The following article was written by Jasper Lawler, Senior Market Analyst at FCA regulated broker LCG.
The euro has had a tough ride over the past 6 weeks. The common currency dived almost 7%, to a 10-month low of $1.1511 at the beginning of May, as Italian political jitters weighed on sentiment. More recently the common currency is better bid at $1.1750, boosted by comments from ECB chief economist Peter Praet that the central bank would begin discussing the winding down of the current QE programme.
Whilst the ECB has been saying for a while that it would use the summer to discuss plans on how to end the bond buying programme, questions have arisen over whether the ECB will be able to conclude the programme with so many risks still on the table.
Softer data continues to pour out of the eurozone. Even industrial production figures missed expectations, in what has become the new norm. Data is considerably weaker than it was in October last year when Draghi extended QE; GDP fell from 0.7% in Q4 to 0.4% in Q1. This softness has now been going on a little too long to be able to call it a soft patch. That said, the fact that the ECB are contemplating the end of QE indicates that they still believe it’s a temporary weakness.
Bucking that trend is inflation which is on the rise, jumping from 1.2% in April to 1.9% in May. This sharp rise has been mainly put down to higher oil prices with core inflation remaining subdued at 1.1%. However, inflation at 1.9% supports a move towards tightening policy.
Brewing trade war fears, which were highlighted at the most acrimonious G7 Summit in its history, have done little to boost the outlook for the bloc, with economic sentiment in Germany at its lowest level since 2012. Trade war fears could weigh on economic growth of the bloc going forwards.
Italy remains a problem. Whilst the new Italian finance minister sounding Europhile has gone some way to calming investors nerves, there are still key members of the new government who have made promises which will be difficult to fulfil whilst remaining in the parameters set by the eurozone. As result, it is too early to write off the Italian risk.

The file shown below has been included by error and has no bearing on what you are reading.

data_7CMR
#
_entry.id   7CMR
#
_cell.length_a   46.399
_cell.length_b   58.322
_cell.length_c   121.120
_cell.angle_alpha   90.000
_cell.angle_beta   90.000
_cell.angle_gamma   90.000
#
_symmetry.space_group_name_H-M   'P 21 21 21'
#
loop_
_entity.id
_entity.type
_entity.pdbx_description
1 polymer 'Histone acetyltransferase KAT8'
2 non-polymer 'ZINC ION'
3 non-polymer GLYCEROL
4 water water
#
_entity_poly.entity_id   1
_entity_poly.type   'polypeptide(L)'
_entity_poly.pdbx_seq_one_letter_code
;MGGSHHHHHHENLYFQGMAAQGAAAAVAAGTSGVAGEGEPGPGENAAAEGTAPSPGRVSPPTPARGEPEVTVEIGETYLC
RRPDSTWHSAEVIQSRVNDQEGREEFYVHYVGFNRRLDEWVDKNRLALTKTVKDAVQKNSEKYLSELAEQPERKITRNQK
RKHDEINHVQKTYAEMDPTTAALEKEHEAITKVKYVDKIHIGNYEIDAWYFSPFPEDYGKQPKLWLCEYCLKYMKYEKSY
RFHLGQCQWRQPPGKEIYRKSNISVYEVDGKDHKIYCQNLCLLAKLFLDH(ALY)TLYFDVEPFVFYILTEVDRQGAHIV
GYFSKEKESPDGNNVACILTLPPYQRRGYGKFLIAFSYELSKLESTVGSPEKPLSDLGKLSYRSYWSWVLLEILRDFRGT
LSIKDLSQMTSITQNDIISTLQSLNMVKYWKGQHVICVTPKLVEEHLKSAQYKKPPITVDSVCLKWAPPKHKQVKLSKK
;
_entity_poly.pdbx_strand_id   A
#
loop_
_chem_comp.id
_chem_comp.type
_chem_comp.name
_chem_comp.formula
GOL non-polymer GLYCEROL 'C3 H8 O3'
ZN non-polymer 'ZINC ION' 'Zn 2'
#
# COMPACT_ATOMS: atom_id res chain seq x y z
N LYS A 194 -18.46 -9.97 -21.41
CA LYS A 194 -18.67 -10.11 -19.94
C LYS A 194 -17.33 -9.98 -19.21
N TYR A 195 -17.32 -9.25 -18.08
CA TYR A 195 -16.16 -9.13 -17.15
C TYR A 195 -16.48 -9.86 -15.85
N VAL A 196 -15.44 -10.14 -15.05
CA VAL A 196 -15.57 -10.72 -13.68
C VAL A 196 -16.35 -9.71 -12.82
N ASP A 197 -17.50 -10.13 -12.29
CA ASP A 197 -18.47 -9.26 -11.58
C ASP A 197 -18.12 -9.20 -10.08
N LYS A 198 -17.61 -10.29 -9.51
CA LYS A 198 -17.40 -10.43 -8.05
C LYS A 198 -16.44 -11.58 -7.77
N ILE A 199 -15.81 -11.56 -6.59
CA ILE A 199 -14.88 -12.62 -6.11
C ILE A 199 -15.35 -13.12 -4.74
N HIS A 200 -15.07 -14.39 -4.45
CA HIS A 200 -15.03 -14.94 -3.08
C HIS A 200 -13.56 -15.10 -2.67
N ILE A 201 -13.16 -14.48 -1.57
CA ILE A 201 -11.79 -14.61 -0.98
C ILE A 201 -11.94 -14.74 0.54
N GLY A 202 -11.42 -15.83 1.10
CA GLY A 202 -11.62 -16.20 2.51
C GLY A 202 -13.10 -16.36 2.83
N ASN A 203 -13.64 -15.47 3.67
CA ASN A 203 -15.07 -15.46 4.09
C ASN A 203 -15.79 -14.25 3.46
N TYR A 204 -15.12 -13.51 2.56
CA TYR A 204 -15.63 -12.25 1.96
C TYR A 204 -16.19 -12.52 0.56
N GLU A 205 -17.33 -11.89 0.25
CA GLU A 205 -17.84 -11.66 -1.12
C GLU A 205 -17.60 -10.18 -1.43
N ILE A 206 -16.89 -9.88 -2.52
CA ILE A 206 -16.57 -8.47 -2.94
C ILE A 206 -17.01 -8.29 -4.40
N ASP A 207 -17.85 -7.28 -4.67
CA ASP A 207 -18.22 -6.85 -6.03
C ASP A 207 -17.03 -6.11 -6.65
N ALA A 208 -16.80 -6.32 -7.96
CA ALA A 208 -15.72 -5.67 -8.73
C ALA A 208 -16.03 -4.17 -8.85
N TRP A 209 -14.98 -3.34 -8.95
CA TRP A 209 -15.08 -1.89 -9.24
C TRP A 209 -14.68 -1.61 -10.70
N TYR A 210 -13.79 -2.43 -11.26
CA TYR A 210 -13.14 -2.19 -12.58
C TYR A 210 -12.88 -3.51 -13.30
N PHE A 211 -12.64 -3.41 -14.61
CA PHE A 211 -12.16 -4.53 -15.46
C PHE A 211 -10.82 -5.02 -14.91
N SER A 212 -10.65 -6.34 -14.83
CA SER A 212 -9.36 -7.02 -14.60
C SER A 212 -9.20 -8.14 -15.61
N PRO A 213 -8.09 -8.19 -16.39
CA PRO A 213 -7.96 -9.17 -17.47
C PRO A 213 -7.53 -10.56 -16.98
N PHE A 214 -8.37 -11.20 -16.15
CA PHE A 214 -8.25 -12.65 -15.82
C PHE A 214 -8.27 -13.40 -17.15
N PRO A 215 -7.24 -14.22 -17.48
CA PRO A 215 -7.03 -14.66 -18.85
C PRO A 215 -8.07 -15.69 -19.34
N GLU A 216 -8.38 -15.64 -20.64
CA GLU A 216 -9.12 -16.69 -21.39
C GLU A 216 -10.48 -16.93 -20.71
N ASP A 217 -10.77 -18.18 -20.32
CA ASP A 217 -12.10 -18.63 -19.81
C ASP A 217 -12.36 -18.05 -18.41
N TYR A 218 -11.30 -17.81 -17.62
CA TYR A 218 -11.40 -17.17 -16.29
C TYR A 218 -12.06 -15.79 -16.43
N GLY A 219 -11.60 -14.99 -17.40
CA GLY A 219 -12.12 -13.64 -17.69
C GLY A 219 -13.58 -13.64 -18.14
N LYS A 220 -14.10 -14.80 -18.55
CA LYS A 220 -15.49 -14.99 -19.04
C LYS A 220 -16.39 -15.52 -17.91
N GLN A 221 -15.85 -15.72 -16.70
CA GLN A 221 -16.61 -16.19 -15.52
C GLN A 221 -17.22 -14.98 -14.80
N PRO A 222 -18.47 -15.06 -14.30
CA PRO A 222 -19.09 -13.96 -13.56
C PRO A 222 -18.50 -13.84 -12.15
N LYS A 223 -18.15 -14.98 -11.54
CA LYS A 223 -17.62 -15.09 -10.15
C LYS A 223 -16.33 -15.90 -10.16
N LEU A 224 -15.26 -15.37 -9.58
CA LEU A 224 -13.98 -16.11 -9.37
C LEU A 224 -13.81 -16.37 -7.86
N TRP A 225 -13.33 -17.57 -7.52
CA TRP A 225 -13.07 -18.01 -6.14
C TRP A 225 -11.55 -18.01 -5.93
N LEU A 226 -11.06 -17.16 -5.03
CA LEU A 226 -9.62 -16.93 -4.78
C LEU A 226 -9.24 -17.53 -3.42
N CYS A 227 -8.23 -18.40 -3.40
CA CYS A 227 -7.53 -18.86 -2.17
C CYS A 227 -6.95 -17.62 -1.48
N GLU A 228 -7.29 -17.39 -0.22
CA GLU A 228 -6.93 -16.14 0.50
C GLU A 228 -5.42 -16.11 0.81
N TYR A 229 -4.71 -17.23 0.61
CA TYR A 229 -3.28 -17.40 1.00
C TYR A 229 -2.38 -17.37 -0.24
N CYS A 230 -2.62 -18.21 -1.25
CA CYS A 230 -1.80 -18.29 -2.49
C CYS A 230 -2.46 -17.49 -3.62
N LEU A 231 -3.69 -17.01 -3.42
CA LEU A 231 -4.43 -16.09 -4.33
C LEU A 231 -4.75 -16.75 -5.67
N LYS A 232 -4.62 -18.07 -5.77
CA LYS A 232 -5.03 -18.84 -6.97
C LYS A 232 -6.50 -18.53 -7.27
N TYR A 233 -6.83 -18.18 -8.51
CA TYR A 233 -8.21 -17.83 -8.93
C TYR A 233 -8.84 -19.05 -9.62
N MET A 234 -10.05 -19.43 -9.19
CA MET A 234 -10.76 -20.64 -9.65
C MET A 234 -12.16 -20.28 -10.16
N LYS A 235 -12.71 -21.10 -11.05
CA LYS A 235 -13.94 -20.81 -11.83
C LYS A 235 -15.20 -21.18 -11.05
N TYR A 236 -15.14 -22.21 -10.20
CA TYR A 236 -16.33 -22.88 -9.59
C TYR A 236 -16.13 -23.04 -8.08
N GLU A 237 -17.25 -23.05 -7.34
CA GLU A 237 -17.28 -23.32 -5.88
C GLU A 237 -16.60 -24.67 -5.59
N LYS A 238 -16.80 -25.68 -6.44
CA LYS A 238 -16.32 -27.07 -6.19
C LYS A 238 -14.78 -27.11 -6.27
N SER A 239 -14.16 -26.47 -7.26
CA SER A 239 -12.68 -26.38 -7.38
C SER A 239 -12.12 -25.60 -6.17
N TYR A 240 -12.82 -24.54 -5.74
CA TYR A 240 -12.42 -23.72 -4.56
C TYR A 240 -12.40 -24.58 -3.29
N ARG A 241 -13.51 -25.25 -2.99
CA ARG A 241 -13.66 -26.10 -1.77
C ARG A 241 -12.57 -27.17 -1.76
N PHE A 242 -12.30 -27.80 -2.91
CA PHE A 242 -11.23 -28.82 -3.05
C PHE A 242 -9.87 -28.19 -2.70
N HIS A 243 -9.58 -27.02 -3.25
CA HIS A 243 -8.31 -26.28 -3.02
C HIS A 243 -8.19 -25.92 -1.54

Normalisation is coming:
Despite these headwinds, the fact that ECB Chief Economic Praet (known dove) made those comments was a deliberate message to the markets that normalisation is coming and the doves in the ECB are fine about this. Money markets have completely priced in a rate hike by July 2019, with the probability of a hike by June 2019 up to 70% from 50%. The fact that ECB members are talking about policy normalisation, despite the strong headwinds suggests that the euro could be heading back to $1.25 sooner rather than later.
However, so far the euro’s reaction remains relatively muted which illustrates the concerns that investors have with weaker data, the political saga in Italy and trade war concerns running rife. Draghi will almost certainly want to keep his options open and taper the programme rather than looking for an abrupt end.
This is just the start of the discussion laying the ground work for the next step, the details are expected to come through in July. Should the ECB come through with a definite timeline to the end plan in June, then euro is likely to jump higher on the commitment targeting $1.184. However, realistically this is unlikely to happen, and Draghi & Co are expected to set the stage for a July announcement with a tapering into December most likely. This isn’t expected to spell any particular trouble for the euro as the outlook remains positive with the end in sight.